The innovation spirit Silicon Valley is known for would not have been possible without Robert “Bob” Noyce.
Noyce, who died in 1990 of heart failure, is among one of the storied “Fairchildren” who ran Fairchild Semiconductor, one of the most celebrated of Silicon Valley’s founding companies. These individuals, including Noyce, went on to found their own companies, creating the unique innovation ethos the Valley is now celebrated for.
Noyce, known affectionately as the “mayor of Silicon Valley,” invented the integrated chip, which made possible the creation of microprocessors and subsequently the personal computer revolution. His contributions to the technology world don’t end there. Noyce, along with Gordon Moore, founded Intel in 1968, which went on to become of one of the Valley’s foundational companies. Noyce also advised fellow Silicon Valley innovator and Apple co-founder Steve Jobs.
Our colleague, Michael Cavna covers the Google Doodle, honoring Noyce on what would have been his 84th birthday. But, in September, we spoke with University of California Berkeley School of Information Dean AnnaLee Saxenian about the history of the Valley and how the unique innovation environment was created.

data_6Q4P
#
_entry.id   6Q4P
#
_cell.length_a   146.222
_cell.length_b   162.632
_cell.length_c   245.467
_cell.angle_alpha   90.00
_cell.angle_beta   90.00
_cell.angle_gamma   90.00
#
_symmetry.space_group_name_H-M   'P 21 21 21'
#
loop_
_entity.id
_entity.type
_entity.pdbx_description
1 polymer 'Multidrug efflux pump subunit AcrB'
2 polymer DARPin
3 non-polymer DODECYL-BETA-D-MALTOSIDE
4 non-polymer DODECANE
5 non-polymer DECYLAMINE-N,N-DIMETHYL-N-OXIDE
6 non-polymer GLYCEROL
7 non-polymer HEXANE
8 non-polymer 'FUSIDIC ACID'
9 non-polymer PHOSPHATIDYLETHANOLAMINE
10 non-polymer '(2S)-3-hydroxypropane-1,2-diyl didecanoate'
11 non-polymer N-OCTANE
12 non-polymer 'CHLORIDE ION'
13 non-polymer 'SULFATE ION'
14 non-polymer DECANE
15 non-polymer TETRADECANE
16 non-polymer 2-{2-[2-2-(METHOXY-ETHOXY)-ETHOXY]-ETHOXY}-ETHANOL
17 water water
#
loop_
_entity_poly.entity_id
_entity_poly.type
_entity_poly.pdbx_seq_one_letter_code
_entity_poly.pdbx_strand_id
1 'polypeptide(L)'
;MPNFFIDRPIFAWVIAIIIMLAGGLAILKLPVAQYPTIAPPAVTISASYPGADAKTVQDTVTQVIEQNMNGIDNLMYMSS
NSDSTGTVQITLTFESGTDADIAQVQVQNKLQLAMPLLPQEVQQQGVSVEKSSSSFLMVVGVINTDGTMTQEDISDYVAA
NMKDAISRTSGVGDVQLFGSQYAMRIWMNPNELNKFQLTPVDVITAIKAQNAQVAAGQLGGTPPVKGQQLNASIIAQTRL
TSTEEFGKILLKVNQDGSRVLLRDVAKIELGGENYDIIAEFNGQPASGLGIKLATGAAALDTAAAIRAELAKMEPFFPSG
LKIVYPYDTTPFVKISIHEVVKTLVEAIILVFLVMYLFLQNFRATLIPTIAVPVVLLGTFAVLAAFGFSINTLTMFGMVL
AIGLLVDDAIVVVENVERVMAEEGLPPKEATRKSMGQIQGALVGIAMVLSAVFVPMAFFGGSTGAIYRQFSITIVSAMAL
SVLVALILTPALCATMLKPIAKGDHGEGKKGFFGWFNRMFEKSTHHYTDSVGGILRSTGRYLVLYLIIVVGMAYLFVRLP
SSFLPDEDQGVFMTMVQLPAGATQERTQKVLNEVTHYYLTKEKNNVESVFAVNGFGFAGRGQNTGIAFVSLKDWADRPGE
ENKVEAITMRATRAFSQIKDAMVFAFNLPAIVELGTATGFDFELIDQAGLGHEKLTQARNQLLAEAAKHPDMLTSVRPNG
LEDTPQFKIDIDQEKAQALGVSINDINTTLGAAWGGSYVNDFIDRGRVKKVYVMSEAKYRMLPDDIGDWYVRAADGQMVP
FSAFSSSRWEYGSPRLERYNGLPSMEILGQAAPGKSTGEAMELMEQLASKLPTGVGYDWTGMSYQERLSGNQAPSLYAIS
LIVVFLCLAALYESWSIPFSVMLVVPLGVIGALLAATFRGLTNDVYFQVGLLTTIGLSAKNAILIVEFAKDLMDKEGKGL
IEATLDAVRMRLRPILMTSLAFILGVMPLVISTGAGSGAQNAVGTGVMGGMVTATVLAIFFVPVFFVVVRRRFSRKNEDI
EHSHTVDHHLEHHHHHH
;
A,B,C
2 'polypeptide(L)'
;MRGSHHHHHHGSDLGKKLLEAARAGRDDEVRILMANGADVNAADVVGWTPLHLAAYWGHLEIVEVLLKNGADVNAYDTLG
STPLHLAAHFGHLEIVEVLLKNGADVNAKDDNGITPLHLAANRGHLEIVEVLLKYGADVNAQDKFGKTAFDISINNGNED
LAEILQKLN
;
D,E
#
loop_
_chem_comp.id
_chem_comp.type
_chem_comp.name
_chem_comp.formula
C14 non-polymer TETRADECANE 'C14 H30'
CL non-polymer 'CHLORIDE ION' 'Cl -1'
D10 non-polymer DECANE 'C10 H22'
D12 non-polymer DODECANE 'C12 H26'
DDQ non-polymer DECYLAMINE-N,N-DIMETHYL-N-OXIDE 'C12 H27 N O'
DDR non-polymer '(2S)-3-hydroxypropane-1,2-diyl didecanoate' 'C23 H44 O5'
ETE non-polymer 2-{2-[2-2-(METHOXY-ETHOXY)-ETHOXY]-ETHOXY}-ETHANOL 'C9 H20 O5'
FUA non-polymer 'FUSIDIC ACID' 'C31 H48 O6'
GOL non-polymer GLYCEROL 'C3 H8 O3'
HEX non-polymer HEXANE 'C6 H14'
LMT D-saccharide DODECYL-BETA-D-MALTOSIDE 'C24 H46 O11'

“There are these genealogies in books about where [the Fairchildren] went, the companies they started. And they had meetings of the grandchildren and the great grandchildren,” Saxenian said. “So, that sort of sense of being a part of a generation is very strong and it happened in the semi-conductor industry, in the PC industry.”
Given this, it’s no surprise that Google, a company built on the bedrock created in large part by Noyce, would pay tribute.
Disclosure: My brother works for Google, but he does not work on the Google Doodle team.
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